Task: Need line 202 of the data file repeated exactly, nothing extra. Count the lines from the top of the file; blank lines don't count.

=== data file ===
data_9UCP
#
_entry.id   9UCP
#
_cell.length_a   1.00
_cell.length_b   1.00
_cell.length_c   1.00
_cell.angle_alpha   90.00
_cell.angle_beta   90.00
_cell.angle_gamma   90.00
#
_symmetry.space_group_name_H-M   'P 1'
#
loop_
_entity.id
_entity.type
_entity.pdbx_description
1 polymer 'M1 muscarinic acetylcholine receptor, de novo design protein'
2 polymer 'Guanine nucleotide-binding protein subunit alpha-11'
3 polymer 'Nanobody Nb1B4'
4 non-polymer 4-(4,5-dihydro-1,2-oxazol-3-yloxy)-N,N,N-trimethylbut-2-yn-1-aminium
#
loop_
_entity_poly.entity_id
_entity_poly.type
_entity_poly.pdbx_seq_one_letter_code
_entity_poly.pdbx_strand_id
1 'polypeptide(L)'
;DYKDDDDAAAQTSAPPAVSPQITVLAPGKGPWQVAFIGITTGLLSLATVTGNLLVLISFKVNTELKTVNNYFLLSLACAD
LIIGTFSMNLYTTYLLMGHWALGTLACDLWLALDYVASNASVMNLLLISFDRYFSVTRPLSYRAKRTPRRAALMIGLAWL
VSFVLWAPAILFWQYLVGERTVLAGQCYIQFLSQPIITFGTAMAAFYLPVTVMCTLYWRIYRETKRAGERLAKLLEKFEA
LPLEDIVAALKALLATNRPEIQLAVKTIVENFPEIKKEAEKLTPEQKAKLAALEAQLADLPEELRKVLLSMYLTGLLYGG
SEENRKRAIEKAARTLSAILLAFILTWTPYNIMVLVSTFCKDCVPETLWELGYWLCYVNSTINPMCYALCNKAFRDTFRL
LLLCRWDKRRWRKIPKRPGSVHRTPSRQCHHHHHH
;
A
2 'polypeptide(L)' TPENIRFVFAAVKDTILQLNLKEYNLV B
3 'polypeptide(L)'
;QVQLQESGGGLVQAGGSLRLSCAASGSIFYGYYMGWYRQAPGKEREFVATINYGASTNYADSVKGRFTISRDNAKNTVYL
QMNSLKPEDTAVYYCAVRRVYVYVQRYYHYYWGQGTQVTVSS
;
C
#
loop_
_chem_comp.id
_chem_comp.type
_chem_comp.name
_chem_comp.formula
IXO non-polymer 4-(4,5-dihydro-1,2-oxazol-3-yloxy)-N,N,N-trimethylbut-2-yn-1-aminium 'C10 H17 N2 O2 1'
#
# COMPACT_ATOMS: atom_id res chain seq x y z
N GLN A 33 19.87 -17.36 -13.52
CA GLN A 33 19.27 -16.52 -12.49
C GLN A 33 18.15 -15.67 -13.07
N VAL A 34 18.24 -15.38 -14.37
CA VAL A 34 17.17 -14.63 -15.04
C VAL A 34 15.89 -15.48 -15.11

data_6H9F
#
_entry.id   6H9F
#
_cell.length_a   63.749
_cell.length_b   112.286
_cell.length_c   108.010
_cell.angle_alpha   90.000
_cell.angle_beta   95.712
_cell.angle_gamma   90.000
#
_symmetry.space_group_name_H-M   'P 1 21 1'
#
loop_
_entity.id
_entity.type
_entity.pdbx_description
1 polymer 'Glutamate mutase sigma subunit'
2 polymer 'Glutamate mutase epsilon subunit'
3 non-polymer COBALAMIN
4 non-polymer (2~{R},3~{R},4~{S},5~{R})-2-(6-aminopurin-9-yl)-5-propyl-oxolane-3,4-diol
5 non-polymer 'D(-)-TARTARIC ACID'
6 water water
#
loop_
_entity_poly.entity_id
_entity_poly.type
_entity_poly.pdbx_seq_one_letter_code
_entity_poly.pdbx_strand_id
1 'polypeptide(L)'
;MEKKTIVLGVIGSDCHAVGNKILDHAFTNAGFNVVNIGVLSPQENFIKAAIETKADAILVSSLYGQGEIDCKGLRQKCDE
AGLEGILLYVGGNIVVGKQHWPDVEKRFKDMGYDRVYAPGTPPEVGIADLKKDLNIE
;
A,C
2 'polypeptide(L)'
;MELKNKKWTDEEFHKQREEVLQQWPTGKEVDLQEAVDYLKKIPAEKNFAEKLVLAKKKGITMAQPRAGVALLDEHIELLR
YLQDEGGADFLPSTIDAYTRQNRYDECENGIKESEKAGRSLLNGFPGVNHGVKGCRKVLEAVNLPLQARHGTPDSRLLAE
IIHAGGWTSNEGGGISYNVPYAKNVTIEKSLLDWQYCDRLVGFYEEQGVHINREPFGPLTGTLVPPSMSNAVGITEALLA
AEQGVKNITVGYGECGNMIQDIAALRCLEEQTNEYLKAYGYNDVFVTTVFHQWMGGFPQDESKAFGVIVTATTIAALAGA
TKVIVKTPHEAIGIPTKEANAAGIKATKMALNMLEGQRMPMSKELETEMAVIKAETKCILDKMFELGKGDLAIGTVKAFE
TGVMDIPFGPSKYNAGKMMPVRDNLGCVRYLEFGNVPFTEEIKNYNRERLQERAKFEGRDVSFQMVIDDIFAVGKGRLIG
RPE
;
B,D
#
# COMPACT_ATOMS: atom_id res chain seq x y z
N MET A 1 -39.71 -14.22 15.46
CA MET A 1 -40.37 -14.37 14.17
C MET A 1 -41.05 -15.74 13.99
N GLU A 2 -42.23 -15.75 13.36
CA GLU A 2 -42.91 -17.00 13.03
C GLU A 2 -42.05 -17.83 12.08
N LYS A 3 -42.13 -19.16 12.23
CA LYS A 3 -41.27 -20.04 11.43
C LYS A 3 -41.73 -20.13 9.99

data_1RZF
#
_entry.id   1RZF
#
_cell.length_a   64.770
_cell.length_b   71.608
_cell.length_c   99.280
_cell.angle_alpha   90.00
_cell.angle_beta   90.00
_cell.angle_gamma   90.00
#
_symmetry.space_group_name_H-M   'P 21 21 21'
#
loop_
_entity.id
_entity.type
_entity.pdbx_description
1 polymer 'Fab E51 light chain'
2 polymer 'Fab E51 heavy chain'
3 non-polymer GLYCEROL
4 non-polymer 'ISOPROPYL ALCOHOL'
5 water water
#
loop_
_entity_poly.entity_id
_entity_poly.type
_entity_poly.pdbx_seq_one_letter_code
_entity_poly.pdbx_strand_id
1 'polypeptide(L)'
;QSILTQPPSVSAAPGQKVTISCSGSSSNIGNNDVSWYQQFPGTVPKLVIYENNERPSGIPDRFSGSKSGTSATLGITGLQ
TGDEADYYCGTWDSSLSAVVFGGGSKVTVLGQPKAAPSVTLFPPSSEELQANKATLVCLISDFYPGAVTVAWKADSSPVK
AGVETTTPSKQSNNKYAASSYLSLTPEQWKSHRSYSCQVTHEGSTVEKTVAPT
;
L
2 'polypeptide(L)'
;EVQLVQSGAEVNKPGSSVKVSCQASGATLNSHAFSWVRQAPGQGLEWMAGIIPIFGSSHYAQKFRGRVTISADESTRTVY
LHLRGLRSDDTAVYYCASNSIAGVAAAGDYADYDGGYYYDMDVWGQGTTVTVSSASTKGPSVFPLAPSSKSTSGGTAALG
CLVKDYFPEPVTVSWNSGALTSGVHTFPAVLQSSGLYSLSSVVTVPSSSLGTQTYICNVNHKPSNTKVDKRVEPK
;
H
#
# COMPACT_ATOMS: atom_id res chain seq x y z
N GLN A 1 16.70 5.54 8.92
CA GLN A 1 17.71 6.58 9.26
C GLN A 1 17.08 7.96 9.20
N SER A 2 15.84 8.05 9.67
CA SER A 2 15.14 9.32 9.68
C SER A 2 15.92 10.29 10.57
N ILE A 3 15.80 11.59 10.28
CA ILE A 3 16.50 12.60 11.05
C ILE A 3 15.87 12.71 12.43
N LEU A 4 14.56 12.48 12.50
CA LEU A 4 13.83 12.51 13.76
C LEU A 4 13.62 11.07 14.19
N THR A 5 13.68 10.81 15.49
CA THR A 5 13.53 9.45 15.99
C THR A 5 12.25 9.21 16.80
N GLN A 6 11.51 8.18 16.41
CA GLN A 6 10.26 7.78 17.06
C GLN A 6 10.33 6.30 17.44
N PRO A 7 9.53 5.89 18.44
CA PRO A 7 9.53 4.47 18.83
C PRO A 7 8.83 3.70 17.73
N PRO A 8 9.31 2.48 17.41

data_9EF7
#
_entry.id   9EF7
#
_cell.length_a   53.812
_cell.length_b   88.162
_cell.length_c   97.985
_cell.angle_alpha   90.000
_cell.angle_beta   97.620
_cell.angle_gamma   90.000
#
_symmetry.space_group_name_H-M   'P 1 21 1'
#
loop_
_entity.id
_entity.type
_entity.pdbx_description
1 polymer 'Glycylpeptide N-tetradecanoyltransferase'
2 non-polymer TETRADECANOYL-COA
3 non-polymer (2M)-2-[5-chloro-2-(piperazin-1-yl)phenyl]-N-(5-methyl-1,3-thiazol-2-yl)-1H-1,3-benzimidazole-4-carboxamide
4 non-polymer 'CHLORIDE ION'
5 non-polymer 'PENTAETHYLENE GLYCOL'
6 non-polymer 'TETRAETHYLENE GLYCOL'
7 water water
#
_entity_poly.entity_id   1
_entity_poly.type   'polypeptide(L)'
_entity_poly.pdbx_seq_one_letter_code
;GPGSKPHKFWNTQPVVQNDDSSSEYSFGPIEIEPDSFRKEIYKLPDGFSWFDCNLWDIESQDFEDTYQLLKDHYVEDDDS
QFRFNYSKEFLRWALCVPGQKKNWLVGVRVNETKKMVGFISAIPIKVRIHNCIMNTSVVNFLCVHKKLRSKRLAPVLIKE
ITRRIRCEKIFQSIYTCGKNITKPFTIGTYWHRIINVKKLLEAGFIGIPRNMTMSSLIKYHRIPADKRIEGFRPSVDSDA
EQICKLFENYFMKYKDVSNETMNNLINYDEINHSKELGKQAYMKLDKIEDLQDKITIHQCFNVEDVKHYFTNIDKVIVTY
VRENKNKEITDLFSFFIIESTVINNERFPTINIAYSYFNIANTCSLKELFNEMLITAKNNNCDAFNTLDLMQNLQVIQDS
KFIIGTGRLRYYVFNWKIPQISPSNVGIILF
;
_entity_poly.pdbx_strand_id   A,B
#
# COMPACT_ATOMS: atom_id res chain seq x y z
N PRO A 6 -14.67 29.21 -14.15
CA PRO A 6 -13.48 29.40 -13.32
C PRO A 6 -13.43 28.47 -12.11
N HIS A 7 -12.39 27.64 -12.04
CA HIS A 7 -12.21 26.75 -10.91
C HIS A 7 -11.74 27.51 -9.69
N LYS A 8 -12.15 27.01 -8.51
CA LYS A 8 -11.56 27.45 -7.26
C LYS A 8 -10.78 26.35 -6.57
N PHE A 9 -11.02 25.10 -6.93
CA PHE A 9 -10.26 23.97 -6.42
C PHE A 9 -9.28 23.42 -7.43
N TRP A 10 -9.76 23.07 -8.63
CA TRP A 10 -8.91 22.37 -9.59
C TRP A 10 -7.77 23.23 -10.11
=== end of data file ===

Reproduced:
_entity_poly.entity_id   1